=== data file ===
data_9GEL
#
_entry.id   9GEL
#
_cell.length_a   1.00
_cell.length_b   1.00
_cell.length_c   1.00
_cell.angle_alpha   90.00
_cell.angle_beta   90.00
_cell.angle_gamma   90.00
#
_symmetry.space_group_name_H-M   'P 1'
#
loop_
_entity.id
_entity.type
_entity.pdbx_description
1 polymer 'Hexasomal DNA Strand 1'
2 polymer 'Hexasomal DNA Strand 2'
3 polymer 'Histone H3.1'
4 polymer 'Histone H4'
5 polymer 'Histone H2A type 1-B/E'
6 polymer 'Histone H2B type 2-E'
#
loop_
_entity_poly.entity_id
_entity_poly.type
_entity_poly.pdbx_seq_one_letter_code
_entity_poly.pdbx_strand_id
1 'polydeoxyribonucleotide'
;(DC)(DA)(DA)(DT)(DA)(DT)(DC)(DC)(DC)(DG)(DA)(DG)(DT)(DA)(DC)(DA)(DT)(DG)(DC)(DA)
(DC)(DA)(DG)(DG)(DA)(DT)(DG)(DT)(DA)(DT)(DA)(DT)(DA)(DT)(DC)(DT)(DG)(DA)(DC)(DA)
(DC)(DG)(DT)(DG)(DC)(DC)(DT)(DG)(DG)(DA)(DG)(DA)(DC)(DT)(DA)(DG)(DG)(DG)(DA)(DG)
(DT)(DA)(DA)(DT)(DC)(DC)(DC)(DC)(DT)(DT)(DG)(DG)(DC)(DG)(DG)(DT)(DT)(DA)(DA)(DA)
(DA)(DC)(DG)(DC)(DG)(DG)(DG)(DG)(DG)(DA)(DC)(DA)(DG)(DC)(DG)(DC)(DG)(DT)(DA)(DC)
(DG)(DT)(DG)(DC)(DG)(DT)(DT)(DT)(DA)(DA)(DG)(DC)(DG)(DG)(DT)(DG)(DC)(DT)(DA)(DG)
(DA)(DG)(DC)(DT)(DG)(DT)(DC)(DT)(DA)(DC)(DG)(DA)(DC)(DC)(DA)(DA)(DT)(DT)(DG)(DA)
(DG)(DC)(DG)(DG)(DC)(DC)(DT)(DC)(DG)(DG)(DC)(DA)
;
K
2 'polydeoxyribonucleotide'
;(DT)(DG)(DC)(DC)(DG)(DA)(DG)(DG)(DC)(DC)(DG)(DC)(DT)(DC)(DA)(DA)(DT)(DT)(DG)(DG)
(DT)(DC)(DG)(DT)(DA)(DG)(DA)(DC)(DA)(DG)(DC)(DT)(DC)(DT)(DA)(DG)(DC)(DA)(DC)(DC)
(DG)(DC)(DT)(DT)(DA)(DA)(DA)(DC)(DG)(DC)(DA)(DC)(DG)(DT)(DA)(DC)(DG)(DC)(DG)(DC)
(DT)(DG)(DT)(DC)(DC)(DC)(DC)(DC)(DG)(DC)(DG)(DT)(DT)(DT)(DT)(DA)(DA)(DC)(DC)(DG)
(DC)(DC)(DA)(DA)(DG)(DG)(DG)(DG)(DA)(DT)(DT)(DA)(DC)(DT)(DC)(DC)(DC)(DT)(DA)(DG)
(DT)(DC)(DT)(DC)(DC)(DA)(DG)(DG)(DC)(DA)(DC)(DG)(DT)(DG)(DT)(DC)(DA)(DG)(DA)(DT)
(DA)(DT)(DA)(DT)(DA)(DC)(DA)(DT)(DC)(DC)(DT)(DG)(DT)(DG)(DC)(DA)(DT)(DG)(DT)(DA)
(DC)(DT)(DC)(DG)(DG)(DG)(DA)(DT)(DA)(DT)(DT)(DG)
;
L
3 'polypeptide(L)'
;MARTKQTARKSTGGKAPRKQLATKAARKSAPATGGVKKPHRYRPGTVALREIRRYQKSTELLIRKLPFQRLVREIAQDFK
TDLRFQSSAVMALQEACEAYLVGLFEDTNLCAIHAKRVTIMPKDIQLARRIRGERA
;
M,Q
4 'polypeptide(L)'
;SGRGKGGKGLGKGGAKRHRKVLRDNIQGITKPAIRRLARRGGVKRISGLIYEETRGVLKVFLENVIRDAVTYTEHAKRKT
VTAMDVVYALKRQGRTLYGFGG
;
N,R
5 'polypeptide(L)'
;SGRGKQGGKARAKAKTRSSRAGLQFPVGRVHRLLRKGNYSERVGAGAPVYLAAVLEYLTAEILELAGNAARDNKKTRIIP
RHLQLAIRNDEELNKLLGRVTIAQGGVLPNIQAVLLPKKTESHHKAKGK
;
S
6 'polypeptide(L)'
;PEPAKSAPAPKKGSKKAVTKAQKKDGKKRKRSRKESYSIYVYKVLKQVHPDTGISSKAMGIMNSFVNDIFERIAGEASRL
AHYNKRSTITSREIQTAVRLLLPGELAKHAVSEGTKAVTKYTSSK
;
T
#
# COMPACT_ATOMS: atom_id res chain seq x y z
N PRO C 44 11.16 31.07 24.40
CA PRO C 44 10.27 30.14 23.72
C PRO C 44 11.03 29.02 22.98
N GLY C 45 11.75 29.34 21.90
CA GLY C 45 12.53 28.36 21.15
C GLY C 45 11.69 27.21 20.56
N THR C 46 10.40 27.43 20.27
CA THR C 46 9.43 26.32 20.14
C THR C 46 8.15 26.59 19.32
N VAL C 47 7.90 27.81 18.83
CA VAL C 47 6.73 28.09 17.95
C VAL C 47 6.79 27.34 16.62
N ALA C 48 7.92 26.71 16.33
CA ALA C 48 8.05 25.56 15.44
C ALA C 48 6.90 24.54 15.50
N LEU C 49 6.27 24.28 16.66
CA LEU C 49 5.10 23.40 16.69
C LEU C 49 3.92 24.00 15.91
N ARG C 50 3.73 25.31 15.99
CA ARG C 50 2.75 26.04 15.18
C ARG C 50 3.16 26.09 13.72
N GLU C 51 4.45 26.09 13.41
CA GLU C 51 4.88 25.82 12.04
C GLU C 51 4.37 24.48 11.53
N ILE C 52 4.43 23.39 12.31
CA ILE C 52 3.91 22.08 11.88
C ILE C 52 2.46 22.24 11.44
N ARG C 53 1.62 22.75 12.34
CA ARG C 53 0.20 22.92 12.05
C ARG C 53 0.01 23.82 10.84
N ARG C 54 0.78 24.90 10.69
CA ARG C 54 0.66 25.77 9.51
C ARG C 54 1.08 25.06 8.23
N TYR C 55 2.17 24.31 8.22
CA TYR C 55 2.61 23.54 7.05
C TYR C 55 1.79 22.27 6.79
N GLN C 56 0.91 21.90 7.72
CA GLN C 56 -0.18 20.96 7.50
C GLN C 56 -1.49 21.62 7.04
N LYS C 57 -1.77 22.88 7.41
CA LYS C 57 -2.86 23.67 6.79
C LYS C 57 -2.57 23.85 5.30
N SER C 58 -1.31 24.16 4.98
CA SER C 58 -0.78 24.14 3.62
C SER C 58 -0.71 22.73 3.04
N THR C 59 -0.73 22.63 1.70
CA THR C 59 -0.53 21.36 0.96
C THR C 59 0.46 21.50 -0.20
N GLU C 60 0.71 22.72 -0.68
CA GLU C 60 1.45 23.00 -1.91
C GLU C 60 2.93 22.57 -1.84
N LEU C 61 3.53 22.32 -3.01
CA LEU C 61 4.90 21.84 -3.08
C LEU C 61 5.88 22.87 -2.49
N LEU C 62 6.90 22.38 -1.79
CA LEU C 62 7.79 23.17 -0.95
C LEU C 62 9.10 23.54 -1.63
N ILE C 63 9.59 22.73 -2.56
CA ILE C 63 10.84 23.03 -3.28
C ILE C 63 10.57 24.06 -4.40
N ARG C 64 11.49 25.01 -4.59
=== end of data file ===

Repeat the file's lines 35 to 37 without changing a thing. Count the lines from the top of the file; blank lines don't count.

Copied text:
(DA)(DC)(DG)(DC)(DG)(DG)(DG)(DG)(DG)(DA)(DC)(DA)(DG)(DC)(DG)(DC)(DG)(DT)(DA)(DC)
(DG)(DT)(DG)(DC)(DG)(DT)(DT)(DT)(DA)(DA)(DG)(DC)(DG)(DG)(DT)(DG)(DC)(DT)(DA)(DG)
(DA)(DG)(DC)(DT)(DG)(DT)(DC)(DT)(DA)(DC)(DG)(DA)(DC)(DC)(DA)(DA)(DT)(DT)(DG)(DA)